http://www.dreamstime.com/stock-photo-outstanding-teams-concept-image8223520 Last week I attended two events which gave me pause for thought.

As mentioned in my previous blog, I attended Unfurling HR, an unconference organised as an extension of the  on-line NZLead community, bringing HR related professionals together from around the globe.

The second event was a weekend at Puniho Pa, participating in a marae visit with my Te Reo Maori (Maori language) class.

The juxtaposition of these events, involving the most traditional of New Zealand communities and one created from new technology; highlighted to me how important our communities are. At the unconference we participated in an event that advanced our thinking, created learning opportunities and enabled us to develop friendships and networks for the future. We worked as a community to create those opportunities. At the marae, we were welcomed as visitors and left as whanau (family).  We worked together to prepare food, clean up after ourselves, learn, entertain and create opportunities to develop friendships and networks for the future.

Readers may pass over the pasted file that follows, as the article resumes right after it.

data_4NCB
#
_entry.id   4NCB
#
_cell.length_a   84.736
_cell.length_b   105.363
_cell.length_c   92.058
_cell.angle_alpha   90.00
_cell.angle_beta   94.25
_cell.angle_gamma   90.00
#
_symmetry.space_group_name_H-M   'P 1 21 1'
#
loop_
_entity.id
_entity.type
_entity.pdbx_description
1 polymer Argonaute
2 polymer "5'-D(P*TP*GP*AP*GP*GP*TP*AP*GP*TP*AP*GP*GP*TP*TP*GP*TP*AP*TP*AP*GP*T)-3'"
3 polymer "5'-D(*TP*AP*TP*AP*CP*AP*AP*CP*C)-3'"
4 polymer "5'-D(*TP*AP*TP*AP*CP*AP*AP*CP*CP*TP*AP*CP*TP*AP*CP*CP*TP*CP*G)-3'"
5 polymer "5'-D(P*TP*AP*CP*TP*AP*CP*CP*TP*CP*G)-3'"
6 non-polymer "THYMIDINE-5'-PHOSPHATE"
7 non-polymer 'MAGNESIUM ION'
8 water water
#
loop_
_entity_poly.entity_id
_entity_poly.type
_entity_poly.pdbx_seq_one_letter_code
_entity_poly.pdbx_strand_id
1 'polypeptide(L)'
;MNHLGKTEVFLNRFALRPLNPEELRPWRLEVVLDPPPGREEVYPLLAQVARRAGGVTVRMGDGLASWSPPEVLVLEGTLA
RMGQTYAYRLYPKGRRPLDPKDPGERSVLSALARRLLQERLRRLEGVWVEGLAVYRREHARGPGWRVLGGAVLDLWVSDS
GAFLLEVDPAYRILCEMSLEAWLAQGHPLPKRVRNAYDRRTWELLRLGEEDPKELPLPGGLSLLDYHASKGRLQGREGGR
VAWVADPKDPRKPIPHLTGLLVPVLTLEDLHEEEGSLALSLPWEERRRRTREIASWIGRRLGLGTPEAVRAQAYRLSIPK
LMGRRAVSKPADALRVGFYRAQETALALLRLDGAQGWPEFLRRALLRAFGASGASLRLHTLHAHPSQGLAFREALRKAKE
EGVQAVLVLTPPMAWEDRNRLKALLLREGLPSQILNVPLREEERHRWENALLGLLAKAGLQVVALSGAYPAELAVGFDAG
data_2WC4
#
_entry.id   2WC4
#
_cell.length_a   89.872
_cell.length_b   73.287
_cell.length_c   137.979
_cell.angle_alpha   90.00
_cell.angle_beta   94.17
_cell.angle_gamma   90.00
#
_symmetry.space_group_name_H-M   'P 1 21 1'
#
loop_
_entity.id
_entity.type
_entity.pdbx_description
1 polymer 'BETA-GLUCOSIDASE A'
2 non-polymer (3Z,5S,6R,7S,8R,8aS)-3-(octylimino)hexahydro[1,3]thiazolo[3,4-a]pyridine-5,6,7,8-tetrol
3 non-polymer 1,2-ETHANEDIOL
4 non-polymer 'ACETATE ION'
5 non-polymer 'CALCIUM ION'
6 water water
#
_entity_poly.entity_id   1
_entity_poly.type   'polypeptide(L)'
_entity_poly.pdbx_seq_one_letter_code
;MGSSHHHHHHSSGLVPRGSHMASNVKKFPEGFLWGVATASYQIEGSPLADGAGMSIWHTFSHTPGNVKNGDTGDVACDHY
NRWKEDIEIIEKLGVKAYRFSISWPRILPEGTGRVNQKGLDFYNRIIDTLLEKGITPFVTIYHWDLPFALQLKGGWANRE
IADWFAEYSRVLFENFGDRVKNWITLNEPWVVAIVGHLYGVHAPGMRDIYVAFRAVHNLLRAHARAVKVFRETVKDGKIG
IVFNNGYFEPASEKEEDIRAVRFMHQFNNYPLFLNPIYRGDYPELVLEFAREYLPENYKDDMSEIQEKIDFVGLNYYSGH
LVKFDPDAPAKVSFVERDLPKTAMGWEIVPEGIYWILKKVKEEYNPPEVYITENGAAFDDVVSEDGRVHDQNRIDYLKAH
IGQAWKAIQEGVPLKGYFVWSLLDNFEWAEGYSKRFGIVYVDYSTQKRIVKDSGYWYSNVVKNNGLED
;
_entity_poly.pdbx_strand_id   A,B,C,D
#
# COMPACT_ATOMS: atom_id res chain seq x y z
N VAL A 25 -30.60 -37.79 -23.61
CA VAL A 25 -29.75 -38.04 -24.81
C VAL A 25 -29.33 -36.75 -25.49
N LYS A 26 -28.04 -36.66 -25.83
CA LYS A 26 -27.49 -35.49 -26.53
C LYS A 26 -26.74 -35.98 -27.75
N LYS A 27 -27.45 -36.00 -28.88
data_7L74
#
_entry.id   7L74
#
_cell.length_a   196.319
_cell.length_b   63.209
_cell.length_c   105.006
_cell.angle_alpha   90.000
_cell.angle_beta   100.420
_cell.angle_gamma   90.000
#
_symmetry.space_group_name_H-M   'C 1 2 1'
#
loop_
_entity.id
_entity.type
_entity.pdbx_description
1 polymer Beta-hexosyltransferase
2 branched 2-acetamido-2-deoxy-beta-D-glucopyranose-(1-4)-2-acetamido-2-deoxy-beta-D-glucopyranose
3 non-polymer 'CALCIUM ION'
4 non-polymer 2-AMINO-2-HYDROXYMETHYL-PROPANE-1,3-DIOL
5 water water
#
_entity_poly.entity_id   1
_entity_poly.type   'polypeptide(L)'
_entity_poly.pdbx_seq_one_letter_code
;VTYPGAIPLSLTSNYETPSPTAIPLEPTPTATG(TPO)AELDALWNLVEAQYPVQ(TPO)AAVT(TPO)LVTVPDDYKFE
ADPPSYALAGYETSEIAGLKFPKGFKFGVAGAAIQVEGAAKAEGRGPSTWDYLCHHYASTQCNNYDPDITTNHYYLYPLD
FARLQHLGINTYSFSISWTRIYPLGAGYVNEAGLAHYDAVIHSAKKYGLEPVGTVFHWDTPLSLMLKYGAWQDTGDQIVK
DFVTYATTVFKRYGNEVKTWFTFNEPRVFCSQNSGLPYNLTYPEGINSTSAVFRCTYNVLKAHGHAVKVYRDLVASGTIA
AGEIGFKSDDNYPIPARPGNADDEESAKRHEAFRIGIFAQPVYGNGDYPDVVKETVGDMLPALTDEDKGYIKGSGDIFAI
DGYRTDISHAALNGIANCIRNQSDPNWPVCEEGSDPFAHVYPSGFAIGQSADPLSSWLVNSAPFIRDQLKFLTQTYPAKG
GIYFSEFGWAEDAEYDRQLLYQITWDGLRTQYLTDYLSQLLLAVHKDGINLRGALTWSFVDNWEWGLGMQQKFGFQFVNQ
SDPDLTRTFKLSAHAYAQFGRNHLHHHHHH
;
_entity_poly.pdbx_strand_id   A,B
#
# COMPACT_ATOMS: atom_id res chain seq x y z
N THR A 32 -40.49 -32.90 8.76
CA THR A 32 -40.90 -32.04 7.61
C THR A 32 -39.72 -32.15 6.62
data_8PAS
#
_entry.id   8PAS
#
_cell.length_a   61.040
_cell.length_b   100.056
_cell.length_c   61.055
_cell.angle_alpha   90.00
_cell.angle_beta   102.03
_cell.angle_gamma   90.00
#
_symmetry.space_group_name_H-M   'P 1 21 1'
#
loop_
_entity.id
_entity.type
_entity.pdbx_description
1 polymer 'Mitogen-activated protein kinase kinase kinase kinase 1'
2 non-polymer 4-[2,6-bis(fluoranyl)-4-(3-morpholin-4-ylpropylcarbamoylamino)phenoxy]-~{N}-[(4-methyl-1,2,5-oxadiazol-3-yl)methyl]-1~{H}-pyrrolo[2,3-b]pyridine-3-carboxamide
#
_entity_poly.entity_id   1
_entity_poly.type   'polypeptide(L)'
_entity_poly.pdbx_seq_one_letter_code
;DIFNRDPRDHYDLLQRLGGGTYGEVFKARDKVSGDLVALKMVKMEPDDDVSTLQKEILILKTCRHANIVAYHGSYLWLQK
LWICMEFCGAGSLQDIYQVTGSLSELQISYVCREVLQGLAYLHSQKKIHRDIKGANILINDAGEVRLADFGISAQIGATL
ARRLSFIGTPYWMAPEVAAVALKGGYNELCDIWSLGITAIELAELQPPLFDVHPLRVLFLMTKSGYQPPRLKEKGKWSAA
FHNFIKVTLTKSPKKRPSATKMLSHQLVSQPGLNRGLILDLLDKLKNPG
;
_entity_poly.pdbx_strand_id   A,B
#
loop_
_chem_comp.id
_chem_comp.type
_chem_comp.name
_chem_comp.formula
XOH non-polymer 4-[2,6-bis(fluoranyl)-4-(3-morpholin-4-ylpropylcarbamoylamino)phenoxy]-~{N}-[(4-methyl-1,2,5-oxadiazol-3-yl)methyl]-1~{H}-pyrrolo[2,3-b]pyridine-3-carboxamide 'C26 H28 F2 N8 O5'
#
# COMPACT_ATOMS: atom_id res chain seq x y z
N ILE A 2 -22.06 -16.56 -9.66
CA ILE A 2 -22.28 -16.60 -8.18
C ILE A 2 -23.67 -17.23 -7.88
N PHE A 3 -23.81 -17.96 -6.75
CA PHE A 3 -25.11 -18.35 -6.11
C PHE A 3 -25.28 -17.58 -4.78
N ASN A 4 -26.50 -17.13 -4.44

For each event I felt that I had participated in something special.

I can’t help thinking about what would happen in organisations and businesses if we created something equally special in the world of work. What were the common threads in my two special events that we could transfer into our workplaces.

  • Aroha-In Maori, this means so much more than its English translation of love.
  • Teamwork– everyone participated, contributed and shared
  • Learning – pushing the boundaries, stretching comfort zones
  • Inclusiveness – everyone’s contribution was asked for and valued
  • Fun – laughter, not taking ourselves too seriously, and a little bit of mischief

How cool would it be to work in a place that did this all the time?


Unfurling HR – conversations for change

koruLast week I attended the Unfurling HR Unconference organised and facilitated by Amanda Sterling of NZLead. The fern was used as a metaphor for unfurling, unravelling and re-positioning the people and culture related disciplines in organisations. It was an inspiring and motivational event and I have included links to other blogs with feedback about the unconference below.